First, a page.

1 Let a man so account of us, as of the ministers of Christ, and stewards of the mysteries of God.

It follows from what was said in the previous chapter that the people should regard their ministers as the servants of Christ, and dispensers of the truths which God had revealed.

Let a man so account of us,
Although the apostle had said before that he, and other ministers of the Gospel, were not anything when compared to God, and, as far as the churches are concerned, they belonged to them; they were for their use—to lead and benefit them; however they were not to be trampled upon, and treated with contempt, but they were to be known, esteemed, and honored for their works' sake, their respective positions, and personal character; and although they were mere men, they were not to be considered as private men, acting in a private capacity, but in a public office, and as public preachers of the word; and they were not to be regarded as lords and masters over God's Christians, but as servants of the church. They are to listen to what they have to say, as if they were sent to them by God, which they were: they were to receive as it were at their hands the treasure of salvation which is drawn out of the secrets of God.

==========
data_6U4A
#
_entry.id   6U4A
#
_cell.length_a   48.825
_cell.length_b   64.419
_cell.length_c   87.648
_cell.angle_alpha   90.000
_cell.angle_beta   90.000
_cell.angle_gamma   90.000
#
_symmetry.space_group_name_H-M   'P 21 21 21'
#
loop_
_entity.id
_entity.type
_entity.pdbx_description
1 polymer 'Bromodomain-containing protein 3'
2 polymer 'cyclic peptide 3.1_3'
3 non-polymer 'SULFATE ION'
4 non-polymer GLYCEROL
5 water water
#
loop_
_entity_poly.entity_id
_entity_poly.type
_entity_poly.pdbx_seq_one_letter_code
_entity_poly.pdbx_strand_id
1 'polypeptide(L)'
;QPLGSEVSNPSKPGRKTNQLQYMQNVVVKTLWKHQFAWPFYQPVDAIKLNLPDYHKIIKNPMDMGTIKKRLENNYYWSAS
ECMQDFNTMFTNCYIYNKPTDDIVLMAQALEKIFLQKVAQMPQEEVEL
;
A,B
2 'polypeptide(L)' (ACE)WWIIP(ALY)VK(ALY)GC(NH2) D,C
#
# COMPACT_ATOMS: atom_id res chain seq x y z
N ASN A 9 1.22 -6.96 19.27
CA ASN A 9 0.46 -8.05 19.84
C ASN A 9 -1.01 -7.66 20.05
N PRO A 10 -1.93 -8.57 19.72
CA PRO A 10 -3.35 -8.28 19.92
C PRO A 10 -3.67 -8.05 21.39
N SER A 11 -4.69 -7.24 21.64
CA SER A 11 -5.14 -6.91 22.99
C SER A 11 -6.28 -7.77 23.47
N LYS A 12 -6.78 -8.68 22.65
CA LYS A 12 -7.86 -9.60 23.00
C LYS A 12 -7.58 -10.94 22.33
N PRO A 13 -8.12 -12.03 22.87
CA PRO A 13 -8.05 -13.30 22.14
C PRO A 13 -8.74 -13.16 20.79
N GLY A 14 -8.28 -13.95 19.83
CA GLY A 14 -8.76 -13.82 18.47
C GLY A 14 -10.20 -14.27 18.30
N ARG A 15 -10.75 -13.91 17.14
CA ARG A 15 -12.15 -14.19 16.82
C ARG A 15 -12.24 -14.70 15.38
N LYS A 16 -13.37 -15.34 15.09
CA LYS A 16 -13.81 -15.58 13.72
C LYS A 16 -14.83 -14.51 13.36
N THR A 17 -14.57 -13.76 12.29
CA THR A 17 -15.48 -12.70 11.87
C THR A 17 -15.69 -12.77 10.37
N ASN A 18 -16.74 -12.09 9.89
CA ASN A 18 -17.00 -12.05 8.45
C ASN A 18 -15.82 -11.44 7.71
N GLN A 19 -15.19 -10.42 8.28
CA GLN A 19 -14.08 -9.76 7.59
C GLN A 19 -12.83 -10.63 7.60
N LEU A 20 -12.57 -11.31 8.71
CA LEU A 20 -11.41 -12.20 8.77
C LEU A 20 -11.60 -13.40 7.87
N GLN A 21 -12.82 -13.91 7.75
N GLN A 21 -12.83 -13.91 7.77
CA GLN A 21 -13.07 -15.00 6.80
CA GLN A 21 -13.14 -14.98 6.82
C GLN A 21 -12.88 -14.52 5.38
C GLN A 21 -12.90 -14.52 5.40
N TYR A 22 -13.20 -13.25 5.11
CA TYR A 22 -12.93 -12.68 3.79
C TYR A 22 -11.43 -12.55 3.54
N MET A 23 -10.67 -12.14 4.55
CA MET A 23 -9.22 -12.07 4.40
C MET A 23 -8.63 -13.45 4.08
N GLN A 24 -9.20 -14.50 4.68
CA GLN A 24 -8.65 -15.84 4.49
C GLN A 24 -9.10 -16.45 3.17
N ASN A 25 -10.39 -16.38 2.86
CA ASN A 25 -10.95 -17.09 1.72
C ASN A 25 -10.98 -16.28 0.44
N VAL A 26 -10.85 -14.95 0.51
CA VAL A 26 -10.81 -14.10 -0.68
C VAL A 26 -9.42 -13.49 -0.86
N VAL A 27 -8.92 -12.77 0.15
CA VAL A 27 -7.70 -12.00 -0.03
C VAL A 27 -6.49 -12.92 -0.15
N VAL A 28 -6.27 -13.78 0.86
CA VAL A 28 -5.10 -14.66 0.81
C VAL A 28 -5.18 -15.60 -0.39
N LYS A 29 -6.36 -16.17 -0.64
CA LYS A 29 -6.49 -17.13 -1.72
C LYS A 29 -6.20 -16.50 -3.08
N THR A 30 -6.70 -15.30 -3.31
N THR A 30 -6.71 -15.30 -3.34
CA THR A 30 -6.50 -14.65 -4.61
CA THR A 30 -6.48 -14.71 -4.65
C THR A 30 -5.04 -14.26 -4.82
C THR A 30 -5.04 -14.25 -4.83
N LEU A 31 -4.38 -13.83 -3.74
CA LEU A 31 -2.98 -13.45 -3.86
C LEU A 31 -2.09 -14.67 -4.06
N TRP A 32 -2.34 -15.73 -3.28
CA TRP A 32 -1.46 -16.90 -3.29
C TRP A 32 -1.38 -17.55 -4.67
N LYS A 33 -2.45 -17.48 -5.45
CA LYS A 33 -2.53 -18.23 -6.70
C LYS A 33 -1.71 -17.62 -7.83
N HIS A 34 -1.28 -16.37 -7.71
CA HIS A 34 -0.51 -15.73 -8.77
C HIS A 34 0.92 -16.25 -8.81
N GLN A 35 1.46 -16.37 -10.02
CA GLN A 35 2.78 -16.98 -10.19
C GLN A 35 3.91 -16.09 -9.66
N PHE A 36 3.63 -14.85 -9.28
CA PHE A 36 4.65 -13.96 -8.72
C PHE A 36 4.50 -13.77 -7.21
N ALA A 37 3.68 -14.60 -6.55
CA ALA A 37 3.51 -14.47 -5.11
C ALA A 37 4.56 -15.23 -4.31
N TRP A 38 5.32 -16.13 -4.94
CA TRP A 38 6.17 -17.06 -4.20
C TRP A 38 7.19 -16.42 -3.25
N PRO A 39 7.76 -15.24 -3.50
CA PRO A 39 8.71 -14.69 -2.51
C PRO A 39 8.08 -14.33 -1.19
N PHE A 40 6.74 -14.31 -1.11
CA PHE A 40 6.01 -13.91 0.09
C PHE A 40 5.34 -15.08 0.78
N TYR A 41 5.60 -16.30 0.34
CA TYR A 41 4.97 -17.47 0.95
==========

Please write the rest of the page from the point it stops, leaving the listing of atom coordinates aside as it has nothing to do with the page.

So account of us. Paul makes a request of the Corinthian believers; that he, and the other apostles (us) be regarded as servants. Paul had a real problem with the Corinthians; they tended to look down on him and not respect his apostolic authority. In carefully chosen words, Paul will show the Corinthians how to have a proper regard—not too exalted, and not too low—of him and the other apostles.